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I want to find the Laurent expansion of $$f(z)=\frac{z-1}{z^2}, \qquad |z-1|>1.$$ Since the annulus is described for $z-1$, I substitute $w=z-1$ to use a geometric series in terms of $w$: $$f(w)=\frac{w}{w^2+2w+1}=\frac{w}{(w+1)^2}$$ Usually I would take partial fractions if there are two linear factors in the denominator to split them up, but because these are the same linear factor the partial fractions are $\frac{1}{w+1}-\frac{1}{(w+1)^2}$ which does not help.

Instead, I seek to turn this into the form for a geometric series. I pull out all but one linear term and find $f(w)=\frac{w}{w+1}\cdot\frac{1}{w+1}$. Since $|w|>1$, I must pull out $\frac{1}{w}$: $$\frac{1}{w+1}\cdot\frac{1}{1+\frac{1}{w}}=\frac{1}{w+1}\cdot\sum\limits_{j=0}^\infty\left(\frac{-1}{w}\right)^j=\sum\limits_{j=0}^\infty\frac{(-1)^j}{w^j(w+1)}$$ Putting this back in terms of $z$: $$f(z)=\sum\limits_{j=0}^\infty\frac{(-1)^j}{(z-1)^jz}$$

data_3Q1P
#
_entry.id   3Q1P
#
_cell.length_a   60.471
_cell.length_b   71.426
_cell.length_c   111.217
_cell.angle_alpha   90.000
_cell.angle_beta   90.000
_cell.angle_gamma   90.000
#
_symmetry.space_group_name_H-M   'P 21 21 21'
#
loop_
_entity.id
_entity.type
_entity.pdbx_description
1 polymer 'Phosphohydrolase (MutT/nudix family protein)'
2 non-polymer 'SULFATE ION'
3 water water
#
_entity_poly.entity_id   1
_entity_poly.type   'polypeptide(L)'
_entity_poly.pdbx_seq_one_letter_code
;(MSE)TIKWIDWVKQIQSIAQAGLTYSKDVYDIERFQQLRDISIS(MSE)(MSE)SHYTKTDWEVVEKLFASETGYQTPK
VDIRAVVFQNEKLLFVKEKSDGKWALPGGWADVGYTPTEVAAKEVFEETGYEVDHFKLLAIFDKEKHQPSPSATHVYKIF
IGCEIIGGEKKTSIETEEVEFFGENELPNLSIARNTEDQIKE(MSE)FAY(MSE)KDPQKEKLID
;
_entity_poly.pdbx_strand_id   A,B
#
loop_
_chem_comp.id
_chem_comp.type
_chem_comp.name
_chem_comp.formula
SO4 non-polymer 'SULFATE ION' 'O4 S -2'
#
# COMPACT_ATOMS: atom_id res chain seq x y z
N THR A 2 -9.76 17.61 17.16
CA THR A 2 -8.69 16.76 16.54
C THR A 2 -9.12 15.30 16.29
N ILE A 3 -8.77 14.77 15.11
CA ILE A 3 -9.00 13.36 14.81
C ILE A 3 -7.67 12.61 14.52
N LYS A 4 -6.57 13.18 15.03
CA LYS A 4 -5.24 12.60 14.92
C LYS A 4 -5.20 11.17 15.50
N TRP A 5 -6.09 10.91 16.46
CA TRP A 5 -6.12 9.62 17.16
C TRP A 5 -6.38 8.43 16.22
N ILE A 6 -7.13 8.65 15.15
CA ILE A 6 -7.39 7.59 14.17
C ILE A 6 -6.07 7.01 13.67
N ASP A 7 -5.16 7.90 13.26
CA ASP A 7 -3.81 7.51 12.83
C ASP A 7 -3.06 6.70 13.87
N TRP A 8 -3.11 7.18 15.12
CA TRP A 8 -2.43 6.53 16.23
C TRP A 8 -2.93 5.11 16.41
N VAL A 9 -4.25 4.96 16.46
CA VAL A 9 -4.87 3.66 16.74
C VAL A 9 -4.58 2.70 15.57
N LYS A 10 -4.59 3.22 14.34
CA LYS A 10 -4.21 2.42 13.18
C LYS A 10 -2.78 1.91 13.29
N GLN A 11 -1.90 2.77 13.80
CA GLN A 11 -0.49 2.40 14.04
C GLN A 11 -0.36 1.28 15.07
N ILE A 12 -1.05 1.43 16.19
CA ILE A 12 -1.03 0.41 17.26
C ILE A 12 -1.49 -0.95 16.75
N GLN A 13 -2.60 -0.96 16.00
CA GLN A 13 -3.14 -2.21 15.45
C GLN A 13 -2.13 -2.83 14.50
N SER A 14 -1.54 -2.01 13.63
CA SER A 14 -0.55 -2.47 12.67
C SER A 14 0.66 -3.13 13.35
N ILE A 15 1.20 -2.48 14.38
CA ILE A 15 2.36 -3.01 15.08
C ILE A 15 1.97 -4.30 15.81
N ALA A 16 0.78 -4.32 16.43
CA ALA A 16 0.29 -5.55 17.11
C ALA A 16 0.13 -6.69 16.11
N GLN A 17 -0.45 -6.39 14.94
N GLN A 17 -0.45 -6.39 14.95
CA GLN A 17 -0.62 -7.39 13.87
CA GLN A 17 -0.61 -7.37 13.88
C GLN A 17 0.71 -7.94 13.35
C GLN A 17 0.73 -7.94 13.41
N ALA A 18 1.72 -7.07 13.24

Is this the correct Laurent expansion? Usually each value of $j$ in the sum would give a $\frac{1}{z^n}$ term and a $z^n$ term, ensuring the sum continues both to $-\infty$ and $\infty$, but this one does not.

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You have not correctly represented $f$. To expand $f$, first write

$$f(z) = \frac{z - 1}{[(z - 1) + 1]^2} = \frac{\frac{1}{z-1}}{\left(1 + \frac{1}{z-1}\right)^2}.$$

Note

$$\frac{x}{(1 - x)^2} = \sum_{n = 1}^\infty nx^n,\quad |x| < 1.\tag{*}$$

Since $|z - 1| > 1$, $|1/(z - 1)| < 1$. So we may set $x = -1/(z - 1)$ in $(*)$ to obtain

$$f(z) = -\sum_{n = 1}^\infty n\left(-\frac{1}{z-1}\right)^n = \sum_{n = 1}^\infty (-1)^{n-1}n(z - 1)^{-n}.$$

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Hint: Considering $f(z) = \frac{z - 1}{z^2} $.

$$\frac{1}{1 + \frac{1}{z-1}} = \sum_{n=0}^{\infty}(-1)^n \frac{1}{(z-1)^n}, \,\,\,\,|1/(z-1)| < 1 $$

and $$\frac{d}{dz} \Bigg(\frac{1}{1 +\frac{1}{z-1}}\Bigg) = \frac{1}{z^2}$$

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  • $\begingroup$ @AccioHogwarts Feel free to ask if you have any questions $\endgroup$ – Aaron Maroja Apr 5 '15 at 20:32

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